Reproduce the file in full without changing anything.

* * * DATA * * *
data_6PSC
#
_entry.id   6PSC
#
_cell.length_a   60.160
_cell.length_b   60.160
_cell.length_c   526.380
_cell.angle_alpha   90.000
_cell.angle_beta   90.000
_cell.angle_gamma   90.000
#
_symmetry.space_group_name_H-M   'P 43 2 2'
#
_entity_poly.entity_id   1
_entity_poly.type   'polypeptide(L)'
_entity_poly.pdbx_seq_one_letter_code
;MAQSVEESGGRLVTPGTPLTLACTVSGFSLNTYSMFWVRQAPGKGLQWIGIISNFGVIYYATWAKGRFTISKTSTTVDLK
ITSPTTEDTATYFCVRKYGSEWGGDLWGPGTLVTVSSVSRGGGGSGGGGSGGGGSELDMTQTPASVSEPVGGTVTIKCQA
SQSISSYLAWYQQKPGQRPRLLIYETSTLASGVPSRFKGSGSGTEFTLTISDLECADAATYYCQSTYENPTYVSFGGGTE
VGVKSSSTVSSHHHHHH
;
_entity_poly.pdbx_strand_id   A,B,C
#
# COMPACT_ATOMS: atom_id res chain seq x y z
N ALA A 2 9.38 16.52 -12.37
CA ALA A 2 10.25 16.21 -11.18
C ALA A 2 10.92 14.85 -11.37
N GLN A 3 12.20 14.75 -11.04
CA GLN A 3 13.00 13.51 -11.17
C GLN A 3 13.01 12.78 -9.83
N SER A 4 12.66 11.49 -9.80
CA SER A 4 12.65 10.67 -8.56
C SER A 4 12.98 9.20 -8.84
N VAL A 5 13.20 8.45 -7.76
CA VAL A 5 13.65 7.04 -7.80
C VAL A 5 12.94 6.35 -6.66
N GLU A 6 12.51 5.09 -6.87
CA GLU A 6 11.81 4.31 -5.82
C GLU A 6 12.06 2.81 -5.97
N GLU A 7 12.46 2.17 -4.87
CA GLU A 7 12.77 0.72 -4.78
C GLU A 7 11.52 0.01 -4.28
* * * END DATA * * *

data_6PSC
#
_entry.id   6PSC
#
_cell.length_a   60.160
_cell.length_b   60.160
_cell.length_c   526.380
_cell.angle_alpha   90.000
_cell.angle_beta   90.000
_cell.angle_gamma   90.000
#
_symmetry.space_group_name_H-M   'P 43 2 2'
#
_entity_poly.entity_id   1
_entity_poly.type   'polypeptide(L)'
_entity_poly.pdbx_seq_one_letter_code
;MAQSVEESGGRLVTPGTPLTLACTVSGFSLNTYSMFWVRQAPGKGLQWIGIISNFGVIYYATWAKGRFTISKTSTTVDLK
ITSPTTEDTATYFCVRKYGSEWGGDLWGPGTLVTVSSVSRGGGGSGGGGSGGGGSELDMTQTPASVSEPVGGTVTIKCQA
SQSISSYLAWYQQKPGQRPRLLIYETSTLASGVPSRFKGSGSGTEFTLTISDLECADAATYYCQSTYENPTYVSFGGGTE
VGVKSSSTVSSHHHHHH
;
_entity_poly.pdbx_strand_id   A,B,C
#
# COMPACT_ATOMS: atom_id res chain seq x y z
N ALA A 2 9.38 16.52 -12.37
CA ALA A 2 10.25 16.21 -11.18
C ALA A 2 10.92 14.85 -11.37
N GLN A 3 12.20 14.75 -11.04
CA GLN A 3 13.00 13.51 -11.17
C GLN A 3 13.01 12.78 -9.83
N SER A 4 12.66 11.49 -9.80
CA SER A 4 12.65 10.67 -8.56
C SER A 4 12.98 9.20 -8.84
N VAL A 5 13.20 8.45 -7.76
CA VAL A 5 13.65 7.04 -7.80
C VAL A 5 12.94 6.35 -6.66
N GLU A 6 12.51 5.09 -6.87
CA GLU A 6 11.81 4.31 -5.82
C GLU A 6 12.06 2.81 -5.97
N GLU A 7 12.46 2.17 -4.87
CA GLU A 7 12.77 0.72 -4.78
C GLU A 7 11.52 0.01 -4.28